Big Goal – Bigger Rewards: Students Raise Funds for Ocean Pollution-Prevention Devices

Observant visitors to some of Prince Rupert’s docks may notice new additions: circular bins about the size of a residential trash can, attached to the docks, floating just above the surface of the water. These are Seabins, devices that prevent trash from polluting the ocean and impacting wildlife. The effort to purchase and install them was led by a group of young adults in the Prince Rupert community and aided by DP World Prince Rupert.

Identifying a Need

Prince Rupert is home to an active seaport serviced by DP World Prince Rupert. It’s also home to the Rainmakers Interact Club, a Prince Rupert Rotary-sponsored youth program at Charles Hays Secondary School. These students are supported and guided by advisors from the Rotary Club, but their projects and fundraising efforts are selected and researched by the teenage club members.

The Rainmakers are named after the average 212 millimetres per month of rain the Prince Rupert area receives. Appropriately, water is also integral to the shipping and recreation industries in Prince Rupert. The Rainmakers Interact Club members are highly aware of the importance of clean water and a healthy environment, which inspired their interest in Seabins.

How Seabins Work

Seabins are usually mounted to a dock because they require electricity to function, and the water nearby is relatively calm. As the dock rises and falls with the water, the Seabin does too. A pump in the bottom of the circular bin sucks in the surface water and expels clean water, filtering any trash and debris that might be floating on the surface. Sometimes the debris contains harmless organic materials, but often it’s the trash that one can see floating on the surface of calm waters near the land, such as plastic bottles and wrappers. The Seabins can even capture pollutants that are difficult or impossible to notice with the naked eye, like microplastics. Without the Seabins, these materials would eventually move further into the open ocean where they would further contaminate and harm the ecosystem.

An Intimidating Goal

When they learned of what Seabins could do, the Rainmakers Interact members were enthusiastic about their potential, but had some concern over how many units could be purchased. Seabins, individually, are about $8,400, and a dock area requires multiple dispersed Seabins to be effective. Electricity and wiring are another cost. In addition, there’s maintenance. The bins must be emptied periodically, the catchment bags replaced, and the pumps occasionally need to be repaired or replaced.

The club members approached their adult advisors in the Prince Rupert Rotary Club about their dilemma and the advisors suggested they persist. By reaching out to community members and potential partners, they advised, you’ll likely find support there. The students had identified an unmet need in Prince Rupert, and the advisors guessed that the community would respond when offered this solution.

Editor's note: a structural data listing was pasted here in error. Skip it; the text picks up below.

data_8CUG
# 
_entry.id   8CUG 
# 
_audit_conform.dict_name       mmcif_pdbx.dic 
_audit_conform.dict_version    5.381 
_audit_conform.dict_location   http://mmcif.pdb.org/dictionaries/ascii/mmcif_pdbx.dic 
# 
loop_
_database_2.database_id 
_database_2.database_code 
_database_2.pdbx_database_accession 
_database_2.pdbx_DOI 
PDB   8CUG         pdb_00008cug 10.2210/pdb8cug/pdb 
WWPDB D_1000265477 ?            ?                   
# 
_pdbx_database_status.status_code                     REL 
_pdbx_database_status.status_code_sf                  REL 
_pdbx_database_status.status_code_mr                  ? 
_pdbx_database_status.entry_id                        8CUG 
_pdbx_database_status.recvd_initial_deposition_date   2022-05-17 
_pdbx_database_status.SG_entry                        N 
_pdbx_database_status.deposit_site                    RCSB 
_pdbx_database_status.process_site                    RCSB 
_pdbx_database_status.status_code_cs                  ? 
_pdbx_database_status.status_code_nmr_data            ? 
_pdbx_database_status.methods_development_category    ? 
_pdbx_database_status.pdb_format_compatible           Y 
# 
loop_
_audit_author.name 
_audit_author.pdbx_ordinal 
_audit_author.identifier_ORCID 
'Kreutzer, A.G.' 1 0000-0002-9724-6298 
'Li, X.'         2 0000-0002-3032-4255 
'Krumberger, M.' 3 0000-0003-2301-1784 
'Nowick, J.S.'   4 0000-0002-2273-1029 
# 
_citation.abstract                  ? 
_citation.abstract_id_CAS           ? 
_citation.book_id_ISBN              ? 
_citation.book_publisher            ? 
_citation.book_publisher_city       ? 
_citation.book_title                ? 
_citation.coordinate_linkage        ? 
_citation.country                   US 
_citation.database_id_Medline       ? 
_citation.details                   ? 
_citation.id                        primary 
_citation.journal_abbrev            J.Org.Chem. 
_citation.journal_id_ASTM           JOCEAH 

A Community Comes Together

The Rotary advisors’ instincts were correct. The students and their advisors contacted local harbours and the Prince Rupert Port Authority and received even more interest than they expected once they explained the purpose and function of the Seabins. Several organizations were willing and able to take them on, and the number of bins wanted exceeded the club’s planned purchase. Ultimately a workable number of bins was decided upon, with the total project expected to cost $60,000.

With this figure in mind, the students began fundraising. The Ports Community Investment Fund contributed about half the total amount, which made the students’ work more manageable. The pandemic didn’t allow for many of the club’s usual fundraising strategies, but they found another way, organizing bottle recycling drives at schools and in the community. This raised about a quarter of the remaining amount.

To close the gap, DP World Prince Rupert contributed to the cause. The Lions Club joined with the Rotary Club, along with several area business in supporting the project as well. After starting with an ambitious and intimidating goal, the students ended up exceeding their initial expectations.

Ongoing Work

Now that six Seabins are in operation, the Interact Rainmakers’ work continues on the project to ensure replacement parts are available for the bins’ ongoing use. Already, the docks with Seabins are noticeably cleaner, and there are fewer accidents involving trash becoming jammed in boat propellers. Another benefit is that the presence of the Seabins themselves raising public awareness about the importance of clean oceans, of reducing waste and disposing of it properly.

How You Can Help

If you or your organization would like to support the Interact Rainmakers’ Seabins work, contact the Rainmakers Interact Club, through the Rotary Club of Prince Rupert and be sure to follow them on Instagram.